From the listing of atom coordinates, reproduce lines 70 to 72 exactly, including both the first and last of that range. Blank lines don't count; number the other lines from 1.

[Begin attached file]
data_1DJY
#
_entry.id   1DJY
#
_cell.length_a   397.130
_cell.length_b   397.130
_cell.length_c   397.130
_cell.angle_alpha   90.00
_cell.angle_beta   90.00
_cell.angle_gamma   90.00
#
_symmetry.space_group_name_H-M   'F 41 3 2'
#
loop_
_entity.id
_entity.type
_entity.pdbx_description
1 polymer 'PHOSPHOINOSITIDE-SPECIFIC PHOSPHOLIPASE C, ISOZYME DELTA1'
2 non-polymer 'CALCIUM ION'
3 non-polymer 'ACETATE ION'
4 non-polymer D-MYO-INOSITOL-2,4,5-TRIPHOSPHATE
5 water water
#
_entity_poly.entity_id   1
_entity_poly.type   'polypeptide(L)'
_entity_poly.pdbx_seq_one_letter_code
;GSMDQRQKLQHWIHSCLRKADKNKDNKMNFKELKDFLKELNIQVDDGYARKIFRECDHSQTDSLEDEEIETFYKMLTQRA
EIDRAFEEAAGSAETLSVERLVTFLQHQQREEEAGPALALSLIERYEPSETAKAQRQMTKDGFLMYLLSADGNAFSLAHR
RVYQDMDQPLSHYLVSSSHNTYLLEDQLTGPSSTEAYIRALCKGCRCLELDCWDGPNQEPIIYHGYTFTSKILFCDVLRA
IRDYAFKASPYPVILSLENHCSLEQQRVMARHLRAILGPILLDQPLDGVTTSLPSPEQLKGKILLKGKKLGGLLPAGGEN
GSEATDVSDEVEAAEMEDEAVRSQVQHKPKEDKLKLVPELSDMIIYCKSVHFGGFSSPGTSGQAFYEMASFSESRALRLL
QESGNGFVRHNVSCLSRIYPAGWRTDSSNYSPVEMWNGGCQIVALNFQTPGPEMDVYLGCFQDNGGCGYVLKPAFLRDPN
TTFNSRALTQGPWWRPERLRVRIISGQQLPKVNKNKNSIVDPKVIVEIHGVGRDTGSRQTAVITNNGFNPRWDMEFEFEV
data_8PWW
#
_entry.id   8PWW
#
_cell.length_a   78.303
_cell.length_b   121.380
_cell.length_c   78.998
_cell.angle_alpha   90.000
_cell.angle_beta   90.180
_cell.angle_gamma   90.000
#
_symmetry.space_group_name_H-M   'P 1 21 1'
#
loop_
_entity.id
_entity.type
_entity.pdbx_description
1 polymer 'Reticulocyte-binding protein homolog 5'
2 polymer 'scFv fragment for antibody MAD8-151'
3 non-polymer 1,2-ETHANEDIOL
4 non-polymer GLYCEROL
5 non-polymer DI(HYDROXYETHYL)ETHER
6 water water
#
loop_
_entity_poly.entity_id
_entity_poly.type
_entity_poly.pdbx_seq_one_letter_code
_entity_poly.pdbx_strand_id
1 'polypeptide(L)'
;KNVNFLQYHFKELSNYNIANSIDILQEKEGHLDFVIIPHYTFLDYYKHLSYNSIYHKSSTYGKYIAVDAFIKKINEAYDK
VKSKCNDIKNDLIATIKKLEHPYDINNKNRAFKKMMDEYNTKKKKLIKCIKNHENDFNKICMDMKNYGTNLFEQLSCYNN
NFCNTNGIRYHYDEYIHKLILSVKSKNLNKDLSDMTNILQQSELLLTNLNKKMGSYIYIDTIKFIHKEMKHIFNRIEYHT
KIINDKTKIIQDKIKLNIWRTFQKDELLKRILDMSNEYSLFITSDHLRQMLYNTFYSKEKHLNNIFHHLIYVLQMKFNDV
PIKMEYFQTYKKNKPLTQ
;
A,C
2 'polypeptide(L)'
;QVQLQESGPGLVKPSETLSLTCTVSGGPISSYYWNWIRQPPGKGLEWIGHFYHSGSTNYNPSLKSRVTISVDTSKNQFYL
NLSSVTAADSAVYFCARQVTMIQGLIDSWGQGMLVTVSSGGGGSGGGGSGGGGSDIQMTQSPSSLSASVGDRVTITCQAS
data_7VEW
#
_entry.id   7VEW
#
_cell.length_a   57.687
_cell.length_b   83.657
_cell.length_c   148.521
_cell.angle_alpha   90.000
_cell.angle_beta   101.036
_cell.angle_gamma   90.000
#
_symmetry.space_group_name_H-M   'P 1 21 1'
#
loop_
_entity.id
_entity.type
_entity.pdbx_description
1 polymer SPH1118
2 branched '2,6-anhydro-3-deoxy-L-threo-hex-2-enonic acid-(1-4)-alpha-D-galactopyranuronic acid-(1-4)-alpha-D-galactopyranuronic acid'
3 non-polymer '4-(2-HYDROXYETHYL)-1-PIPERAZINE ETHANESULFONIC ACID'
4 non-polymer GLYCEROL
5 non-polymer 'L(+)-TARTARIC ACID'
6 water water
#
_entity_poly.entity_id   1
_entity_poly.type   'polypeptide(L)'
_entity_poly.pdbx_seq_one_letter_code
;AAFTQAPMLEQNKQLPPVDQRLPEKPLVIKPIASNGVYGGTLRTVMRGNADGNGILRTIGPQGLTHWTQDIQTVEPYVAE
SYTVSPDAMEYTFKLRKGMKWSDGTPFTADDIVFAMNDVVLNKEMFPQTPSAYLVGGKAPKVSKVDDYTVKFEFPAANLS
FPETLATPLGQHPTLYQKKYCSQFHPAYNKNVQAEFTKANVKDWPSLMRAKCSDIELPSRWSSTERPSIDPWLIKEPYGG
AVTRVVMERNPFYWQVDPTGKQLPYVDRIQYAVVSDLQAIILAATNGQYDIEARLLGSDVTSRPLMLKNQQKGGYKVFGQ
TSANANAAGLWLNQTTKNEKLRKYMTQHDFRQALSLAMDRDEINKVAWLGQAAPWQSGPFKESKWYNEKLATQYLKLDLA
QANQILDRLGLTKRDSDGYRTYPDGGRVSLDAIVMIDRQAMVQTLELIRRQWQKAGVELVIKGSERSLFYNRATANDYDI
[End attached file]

A,C
2 'polypeptide(L)'
;QVQLQESGPGLVKPSETLSLTCTVSGGPISSYYWNWIRQPPGKGLEWIGHFYHSGSTNYNPSLKSRVTISVDTSKNQFYL